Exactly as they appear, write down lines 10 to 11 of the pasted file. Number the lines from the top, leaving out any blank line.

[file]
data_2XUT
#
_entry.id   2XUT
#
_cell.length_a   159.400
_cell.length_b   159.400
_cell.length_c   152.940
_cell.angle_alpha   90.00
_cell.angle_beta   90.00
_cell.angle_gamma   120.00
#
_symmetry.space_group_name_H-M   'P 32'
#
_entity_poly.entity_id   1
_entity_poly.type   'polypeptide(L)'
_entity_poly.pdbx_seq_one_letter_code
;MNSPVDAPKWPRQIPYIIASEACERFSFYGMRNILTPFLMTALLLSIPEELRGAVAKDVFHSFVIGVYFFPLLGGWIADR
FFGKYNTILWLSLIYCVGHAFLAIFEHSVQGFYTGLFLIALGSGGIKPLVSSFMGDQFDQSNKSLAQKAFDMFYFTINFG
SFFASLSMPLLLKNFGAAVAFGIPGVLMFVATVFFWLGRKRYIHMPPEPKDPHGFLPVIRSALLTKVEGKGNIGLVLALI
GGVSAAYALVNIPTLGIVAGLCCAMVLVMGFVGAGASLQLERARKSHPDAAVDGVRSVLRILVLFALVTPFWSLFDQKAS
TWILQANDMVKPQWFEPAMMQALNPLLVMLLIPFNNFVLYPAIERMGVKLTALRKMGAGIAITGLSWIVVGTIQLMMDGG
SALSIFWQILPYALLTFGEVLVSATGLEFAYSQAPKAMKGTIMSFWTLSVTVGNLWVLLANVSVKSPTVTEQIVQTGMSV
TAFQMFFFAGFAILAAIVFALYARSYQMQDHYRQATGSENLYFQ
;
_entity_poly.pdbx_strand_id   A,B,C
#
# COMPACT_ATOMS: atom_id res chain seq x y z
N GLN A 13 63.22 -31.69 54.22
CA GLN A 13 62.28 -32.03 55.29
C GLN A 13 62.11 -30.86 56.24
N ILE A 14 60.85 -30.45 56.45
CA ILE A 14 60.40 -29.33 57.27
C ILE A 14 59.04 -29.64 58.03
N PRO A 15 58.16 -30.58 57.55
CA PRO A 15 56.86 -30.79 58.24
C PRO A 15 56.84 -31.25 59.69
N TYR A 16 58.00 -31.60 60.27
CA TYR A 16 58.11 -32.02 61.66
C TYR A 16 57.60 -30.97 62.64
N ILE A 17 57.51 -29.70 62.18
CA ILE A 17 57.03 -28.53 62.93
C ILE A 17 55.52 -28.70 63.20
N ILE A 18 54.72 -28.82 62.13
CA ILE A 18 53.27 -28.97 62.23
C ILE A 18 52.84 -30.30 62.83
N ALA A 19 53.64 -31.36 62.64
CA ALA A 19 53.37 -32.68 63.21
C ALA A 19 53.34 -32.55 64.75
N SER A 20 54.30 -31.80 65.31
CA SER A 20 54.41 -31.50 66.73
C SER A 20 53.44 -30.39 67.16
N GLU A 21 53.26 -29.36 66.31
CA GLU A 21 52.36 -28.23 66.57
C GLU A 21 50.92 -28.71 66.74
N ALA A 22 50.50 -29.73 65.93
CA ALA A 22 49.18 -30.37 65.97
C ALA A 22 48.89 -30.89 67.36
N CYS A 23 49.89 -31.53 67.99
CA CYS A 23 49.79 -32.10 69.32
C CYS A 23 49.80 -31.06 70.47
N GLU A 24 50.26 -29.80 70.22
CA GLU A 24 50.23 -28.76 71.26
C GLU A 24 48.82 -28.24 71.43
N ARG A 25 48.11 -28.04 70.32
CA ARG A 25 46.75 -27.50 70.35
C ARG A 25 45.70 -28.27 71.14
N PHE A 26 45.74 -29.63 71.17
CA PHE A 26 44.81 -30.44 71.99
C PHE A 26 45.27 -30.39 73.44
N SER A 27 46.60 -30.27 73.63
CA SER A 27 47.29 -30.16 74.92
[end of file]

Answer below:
_cell.angle_gamma   120.00
#